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Nobel Prize winner born 100 years ago in Pongaroa

A sculpture honouring Maurice Wilkins, in the scientist’s home town of Pongaroa. PHOTO/FILE
By Gerald Ford
This week the small north Wairarapa town of Pongaroa celebrates the 100th anniversary of the birth of one its most distinguished sons.
Maurice Wilkins, born at Pongaroa on December 15, 1916, was one a team of three to be awarded the Nobel Prize for medicine and physiology in 1962 — after the discovery of the double helix structure of DNA.
Wilkins’ initial work on X-Rays of DNA strands was foundational for the research of fellow Nobel Prize winners James Watson and Francis Crick, for whom the Watson-Crick model of DNA is named.
Wilkins is known as one of New Zealand’s most famous scientists, comparable in importance to Sir Ernest Rutherford who discovered the structure of the atom.
At Wilkins birth his father, Edgar Henry Wilkins, was a doctor living in Pongaroa, having moved there with his wife from Dublin.
Not long afterwards the family moved to Wellington, and when Maurice was six they returned to the United Kingdom.
After graduating as a physicist, Wilkins worked on the Manhattan project that led to the creation of the atomic bomb, but he later became an anti-nuclear campaigner and chose a different scientific path.
He became the assistant director of a new biophysics department at Kings College in London, where he worked with Watson and Crick on DNA research.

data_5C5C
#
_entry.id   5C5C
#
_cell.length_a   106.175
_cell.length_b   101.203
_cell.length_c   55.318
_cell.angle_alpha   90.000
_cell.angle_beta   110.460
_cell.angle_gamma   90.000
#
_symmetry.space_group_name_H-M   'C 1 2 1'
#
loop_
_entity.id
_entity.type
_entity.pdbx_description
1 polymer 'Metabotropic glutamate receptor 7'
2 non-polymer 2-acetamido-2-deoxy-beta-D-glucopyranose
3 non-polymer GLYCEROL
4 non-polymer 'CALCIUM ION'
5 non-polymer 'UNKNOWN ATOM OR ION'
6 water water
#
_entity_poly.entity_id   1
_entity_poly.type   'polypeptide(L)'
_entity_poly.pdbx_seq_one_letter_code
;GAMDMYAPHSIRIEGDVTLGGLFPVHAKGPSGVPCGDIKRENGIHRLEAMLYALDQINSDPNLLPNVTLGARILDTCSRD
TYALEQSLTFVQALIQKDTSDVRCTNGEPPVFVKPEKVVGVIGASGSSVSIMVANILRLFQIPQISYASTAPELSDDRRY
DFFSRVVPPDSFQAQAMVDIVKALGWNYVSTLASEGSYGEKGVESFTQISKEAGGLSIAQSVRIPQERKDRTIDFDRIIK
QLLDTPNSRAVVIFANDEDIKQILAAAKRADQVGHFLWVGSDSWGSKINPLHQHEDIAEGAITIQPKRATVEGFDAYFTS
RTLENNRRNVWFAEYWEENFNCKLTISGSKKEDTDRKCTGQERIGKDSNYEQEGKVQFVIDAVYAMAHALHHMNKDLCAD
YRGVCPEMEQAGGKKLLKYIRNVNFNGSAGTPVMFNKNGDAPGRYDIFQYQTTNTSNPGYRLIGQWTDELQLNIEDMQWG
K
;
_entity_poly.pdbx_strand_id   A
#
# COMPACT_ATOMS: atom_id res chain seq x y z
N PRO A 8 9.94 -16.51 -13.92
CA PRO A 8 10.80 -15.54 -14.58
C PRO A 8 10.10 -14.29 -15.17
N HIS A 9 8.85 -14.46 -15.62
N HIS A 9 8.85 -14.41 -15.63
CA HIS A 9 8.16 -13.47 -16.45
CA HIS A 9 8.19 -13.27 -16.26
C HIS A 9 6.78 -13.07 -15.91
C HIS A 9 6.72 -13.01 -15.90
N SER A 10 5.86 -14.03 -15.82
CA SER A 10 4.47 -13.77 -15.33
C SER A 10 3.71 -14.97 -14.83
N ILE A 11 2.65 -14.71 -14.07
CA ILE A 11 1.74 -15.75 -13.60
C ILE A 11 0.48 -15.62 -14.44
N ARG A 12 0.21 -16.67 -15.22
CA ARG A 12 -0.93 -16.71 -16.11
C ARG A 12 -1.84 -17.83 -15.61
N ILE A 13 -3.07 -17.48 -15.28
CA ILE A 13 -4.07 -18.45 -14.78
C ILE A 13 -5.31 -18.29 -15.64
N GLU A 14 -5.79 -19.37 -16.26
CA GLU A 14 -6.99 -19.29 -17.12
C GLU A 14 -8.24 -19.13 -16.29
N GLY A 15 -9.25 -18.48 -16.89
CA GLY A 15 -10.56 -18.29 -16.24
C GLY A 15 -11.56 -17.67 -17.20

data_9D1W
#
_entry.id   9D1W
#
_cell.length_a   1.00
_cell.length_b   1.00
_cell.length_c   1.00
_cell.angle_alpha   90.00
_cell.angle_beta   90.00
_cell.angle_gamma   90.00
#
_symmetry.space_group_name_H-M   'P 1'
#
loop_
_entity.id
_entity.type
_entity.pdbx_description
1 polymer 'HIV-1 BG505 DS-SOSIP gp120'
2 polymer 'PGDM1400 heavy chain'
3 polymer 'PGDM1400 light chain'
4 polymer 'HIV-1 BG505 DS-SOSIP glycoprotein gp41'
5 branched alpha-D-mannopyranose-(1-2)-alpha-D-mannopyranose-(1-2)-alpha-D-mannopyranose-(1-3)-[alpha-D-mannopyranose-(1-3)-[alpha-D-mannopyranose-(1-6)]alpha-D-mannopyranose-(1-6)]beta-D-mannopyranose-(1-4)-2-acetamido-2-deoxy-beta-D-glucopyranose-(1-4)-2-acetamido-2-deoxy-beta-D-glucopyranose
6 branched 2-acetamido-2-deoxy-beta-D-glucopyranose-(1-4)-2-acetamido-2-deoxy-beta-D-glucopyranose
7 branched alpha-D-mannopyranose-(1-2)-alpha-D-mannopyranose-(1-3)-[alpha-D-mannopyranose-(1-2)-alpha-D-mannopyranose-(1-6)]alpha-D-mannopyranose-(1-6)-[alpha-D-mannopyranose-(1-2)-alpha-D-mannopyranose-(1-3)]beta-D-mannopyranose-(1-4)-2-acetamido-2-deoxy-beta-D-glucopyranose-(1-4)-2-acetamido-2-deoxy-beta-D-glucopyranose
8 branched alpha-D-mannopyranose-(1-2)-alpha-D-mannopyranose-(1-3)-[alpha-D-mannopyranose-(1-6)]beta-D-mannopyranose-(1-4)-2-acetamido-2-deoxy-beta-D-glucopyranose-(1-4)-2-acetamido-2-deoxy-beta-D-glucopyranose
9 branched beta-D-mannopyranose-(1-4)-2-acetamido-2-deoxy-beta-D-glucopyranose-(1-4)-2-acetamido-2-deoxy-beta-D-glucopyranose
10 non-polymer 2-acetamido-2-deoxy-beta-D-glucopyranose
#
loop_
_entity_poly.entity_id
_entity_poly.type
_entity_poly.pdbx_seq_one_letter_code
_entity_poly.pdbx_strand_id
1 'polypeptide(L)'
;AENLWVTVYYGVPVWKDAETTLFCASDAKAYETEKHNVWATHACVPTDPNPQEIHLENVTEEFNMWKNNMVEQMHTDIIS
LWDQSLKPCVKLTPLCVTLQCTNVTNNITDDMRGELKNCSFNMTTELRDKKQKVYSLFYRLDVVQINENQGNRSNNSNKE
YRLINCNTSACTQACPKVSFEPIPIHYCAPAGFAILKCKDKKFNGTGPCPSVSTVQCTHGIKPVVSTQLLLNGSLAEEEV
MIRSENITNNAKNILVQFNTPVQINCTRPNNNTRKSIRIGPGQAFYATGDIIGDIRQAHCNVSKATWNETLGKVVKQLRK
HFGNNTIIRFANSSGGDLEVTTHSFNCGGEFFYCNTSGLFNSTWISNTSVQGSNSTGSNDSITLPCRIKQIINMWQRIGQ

In Pongaroa, Wilkins is remembered with a sculpture showing the DNA structure, which was unveiled in March 2001.
There is also a historical display in the Pongaroa Hotel, compiled by the late Bernadine Meech.
The house where Wilkins was born is still standing, and is currently occupied by Jason and Vicky Clarke, who have lived there for the past 15 years.
A plaque commemorating Wilkins is on the front fence of the property.
Mrs Clarke said she understands the house was also used as a doctor’s surgery, and was a short distance away from the Dannevirke Hospital.
“I quite like the feel of this home,” she says.
“Our boys have done quite well, one of them science-wise … it could have been inspirational.”
In 2004 the Centre for Molecular Biodiscovery in Auckland — a research facility linked to Auckland University, was renamed the Maurice Wilkins Centre.

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